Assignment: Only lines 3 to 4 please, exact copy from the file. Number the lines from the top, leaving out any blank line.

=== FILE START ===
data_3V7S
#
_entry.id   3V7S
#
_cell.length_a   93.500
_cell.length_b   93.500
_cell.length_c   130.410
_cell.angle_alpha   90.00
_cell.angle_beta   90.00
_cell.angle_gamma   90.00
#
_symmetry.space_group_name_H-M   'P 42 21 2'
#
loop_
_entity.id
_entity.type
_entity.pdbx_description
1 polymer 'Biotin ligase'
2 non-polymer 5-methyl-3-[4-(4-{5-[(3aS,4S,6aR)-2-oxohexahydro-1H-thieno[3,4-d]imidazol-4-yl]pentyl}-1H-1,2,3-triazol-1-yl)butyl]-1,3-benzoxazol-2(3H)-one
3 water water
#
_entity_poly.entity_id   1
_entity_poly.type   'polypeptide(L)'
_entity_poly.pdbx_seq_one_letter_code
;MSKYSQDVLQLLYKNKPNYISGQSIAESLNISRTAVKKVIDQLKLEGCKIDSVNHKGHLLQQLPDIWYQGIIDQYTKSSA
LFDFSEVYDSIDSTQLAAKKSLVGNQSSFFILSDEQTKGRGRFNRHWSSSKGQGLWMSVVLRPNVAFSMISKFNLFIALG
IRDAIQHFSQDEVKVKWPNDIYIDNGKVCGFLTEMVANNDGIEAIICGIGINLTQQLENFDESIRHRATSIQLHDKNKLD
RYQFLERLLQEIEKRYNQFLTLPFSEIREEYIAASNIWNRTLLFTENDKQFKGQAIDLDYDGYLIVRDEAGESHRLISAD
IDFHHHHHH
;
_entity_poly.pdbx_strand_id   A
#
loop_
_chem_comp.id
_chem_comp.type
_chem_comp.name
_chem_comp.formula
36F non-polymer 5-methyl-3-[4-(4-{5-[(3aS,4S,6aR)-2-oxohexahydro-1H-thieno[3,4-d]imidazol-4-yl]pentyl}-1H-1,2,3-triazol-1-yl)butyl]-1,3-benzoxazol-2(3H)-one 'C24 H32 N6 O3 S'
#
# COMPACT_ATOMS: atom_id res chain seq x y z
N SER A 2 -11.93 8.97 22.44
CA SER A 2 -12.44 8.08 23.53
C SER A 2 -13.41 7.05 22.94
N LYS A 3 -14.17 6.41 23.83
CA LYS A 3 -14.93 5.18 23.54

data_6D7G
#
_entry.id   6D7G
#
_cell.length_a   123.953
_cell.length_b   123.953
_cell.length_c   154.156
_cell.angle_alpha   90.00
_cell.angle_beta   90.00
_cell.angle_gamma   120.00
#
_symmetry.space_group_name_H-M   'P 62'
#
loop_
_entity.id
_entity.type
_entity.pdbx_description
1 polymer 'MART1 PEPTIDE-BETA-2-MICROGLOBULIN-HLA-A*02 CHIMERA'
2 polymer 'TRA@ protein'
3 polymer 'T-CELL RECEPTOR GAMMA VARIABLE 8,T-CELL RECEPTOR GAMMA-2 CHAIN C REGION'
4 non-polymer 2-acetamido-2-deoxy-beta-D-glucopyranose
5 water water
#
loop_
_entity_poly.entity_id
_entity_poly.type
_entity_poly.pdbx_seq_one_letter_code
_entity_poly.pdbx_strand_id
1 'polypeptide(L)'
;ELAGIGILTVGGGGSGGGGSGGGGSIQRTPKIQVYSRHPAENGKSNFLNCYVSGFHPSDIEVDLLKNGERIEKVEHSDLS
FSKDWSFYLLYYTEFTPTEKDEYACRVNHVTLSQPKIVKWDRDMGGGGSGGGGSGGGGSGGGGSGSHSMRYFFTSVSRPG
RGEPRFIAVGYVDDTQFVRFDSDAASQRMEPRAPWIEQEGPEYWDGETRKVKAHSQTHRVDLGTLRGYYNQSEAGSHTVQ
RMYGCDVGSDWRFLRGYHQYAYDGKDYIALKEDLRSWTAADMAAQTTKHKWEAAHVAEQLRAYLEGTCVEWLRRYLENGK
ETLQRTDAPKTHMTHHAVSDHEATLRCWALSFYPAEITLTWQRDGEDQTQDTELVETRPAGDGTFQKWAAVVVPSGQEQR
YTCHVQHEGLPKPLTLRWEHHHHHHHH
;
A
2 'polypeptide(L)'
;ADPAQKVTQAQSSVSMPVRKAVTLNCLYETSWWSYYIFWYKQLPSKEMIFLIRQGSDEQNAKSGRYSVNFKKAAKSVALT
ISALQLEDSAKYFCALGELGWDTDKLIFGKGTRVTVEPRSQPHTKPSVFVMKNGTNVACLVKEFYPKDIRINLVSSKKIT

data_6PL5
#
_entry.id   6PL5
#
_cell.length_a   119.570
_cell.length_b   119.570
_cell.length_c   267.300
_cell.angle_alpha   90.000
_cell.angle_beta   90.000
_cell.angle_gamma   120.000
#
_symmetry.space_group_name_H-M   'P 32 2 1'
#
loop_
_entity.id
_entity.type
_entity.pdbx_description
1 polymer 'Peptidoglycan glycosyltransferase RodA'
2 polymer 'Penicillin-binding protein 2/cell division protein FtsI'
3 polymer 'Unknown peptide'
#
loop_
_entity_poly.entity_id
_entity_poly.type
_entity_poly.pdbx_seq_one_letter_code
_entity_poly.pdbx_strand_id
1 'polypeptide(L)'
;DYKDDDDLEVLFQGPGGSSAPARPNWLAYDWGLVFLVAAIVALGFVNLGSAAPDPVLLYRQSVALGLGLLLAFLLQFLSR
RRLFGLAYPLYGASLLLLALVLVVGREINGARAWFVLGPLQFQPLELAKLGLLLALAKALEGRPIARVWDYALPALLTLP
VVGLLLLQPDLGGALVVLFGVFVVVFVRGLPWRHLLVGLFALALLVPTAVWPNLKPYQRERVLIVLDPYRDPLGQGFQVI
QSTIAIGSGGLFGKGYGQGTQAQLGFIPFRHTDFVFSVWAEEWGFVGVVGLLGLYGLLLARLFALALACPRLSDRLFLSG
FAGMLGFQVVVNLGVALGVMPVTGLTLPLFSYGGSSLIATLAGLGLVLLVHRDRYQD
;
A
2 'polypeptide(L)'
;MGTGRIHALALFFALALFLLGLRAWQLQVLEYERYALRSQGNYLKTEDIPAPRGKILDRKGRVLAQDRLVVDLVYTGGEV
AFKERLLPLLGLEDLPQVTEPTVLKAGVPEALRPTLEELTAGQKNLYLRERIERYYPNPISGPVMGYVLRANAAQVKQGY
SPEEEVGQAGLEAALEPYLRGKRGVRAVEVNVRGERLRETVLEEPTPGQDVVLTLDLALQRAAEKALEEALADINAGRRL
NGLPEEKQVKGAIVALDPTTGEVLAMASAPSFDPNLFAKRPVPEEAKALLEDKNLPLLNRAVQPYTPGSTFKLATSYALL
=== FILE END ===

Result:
_entry.id   3V7S
#